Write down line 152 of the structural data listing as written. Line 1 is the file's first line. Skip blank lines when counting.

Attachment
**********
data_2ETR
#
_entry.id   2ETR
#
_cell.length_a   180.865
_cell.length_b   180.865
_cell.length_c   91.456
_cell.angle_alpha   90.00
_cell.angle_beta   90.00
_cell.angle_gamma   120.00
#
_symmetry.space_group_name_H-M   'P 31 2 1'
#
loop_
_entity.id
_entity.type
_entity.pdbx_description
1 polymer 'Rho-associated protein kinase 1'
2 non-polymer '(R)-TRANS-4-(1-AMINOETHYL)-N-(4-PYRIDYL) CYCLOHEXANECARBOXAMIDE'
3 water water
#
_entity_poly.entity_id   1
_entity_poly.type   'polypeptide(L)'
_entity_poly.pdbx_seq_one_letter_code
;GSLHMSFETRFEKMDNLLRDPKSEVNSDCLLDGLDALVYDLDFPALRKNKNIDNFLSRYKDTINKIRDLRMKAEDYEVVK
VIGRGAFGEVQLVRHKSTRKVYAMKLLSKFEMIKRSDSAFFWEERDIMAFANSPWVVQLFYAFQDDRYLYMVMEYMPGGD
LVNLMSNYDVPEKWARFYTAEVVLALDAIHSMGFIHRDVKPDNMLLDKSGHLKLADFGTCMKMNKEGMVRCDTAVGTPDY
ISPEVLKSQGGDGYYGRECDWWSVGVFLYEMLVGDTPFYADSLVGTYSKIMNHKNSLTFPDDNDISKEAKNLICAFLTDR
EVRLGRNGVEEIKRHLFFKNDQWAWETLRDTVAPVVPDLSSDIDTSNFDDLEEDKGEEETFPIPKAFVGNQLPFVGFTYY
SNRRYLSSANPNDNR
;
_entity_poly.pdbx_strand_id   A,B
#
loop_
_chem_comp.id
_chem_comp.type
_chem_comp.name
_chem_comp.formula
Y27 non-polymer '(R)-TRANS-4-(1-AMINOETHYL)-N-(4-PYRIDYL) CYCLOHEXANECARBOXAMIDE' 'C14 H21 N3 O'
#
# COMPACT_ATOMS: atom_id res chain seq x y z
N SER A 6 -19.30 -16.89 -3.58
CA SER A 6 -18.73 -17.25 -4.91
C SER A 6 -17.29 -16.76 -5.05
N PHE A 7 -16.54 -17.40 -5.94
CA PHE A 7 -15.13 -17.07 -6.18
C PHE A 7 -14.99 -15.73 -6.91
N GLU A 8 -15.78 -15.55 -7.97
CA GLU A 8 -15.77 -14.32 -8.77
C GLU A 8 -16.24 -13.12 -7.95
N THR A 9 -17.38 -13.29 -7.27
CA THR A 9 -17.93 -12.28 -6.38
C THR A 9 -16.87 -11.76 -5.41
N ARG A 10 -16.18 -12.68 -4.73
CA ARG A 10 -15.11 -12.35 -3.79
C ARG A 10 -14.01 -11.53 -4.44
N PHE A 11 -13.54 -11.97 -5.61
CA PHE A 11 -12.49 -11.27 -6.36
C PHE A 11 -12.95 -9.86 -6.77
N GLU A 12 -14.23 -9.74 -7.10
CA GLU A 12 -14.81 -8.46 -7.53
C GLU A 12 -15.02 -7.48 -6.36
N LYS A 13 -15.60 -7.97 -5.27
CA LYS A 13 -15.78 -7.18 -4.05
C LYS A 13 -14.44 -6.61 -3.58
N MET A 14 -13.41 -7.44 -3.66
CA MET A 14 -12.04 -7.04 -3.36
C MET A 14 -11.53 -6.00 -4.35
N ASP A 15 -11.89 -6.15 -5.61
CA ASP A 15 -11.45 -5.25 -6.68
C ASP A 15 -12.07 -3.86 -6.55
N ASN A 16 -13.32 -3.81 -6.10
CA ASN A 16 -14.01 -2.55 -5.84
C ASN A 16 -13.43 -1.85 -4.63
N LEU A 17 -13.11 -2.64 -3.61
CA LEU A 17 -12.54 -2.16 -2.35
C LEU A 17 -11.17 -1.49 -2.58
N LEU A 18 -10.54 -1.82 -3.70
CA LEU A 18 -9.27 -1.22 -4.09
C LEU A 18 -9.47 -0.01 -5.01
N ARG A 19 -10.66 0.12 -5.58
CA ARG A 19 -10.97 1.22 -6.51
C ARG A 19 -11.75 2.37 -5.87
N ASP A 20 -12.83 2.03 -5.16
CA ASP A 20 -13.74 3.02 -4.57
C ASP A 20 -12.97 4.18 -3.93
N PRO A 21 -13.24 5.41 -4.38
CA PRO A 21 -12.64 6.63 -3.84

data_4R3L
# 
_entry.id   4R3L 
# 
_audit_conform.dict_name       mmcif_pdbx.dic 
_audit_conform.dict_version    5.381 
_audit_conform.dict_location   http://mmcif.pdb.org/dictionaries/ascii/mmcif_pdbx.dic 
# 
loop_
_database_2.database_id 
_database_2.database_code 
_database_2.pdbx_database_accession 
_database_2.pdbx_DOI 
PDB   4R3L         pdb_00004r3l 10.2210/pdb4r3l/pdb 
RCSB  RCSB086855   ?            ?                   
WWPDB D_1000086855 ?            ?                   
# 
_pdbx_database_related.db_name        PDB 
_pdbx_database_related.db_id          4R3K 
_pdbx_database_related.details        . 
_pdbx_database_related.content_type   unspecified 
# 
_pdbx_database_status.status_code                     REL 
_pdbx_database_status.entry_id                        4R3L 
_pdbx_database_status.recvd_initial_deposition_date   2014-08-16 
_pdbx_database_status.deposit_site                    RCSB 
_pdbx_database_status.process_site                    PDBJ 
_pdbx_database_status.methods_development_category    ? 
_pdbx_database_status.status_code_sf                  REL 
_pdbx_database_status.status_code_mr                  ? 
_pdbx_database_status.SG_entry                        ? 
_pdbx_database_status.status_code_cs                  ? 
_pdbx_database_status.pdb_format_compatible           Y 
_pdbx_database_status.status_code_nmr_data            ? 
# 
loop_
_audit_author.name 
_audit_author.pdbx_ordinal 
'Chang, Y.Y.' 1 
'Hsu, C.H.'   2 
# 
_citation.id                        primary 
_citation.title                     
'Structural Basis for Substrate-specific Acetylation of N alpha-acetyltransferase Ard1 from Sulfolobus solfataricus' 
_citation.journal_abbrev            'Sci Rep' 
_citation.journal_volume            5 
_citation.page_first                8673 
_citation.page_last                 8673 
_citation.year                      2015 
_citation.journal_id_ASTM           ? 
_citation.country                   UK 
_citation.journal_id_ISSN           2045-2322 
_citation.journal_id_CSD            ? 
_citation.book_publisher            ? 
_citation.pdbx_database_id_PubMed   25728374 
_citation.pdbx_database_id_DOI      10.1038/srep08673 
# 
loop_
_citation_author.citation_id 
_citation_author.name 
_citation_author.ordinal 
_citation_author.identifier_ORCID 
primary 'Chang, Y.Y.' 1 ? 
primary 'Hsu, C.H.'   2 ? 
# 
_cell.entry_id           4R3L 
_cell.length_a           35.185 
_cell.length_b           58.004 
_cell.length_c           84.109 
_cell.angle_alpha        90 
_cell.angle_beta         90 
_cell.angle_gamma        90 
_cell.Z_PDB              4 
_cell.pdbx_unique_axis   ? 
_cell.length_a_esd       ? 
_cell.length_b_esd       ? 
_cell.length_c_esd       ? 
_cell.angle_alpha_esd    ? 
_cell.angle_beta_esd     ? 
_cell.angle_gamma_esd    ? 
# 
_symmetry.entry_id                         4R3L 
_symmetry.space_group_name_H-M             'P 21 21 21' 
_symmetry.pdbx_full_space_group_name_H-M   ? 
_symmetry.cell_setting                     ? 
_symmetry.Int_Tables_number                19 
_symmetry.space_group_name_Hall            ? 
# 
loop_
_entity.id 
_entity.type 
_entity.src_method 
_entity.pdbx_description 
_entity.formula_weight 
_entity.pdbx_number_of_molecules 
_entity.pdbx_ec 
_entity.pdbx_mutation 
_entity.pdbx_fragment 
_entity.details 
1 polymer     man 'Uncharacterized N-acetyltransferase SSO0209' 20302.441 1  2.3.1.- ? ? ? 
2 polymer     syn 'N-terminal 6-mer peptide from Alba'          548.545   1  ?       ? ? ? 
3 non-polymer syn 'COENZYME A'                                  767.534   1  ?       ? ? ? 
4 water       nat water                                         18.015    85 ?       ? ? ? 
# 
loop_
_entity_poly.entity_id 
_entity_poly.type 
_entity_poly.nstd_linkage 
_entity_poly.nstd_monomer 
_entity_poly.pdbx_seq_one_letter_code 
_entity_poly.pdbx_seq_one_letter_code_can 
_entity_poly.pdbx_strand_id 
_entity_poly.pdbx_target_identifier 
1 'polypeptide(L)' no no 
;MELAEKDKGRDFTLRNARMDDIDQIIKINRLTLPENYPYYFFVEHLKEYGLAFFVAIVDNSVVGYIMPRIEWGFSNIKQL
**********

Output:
primary 'Hsu, C.H.'   2 ? 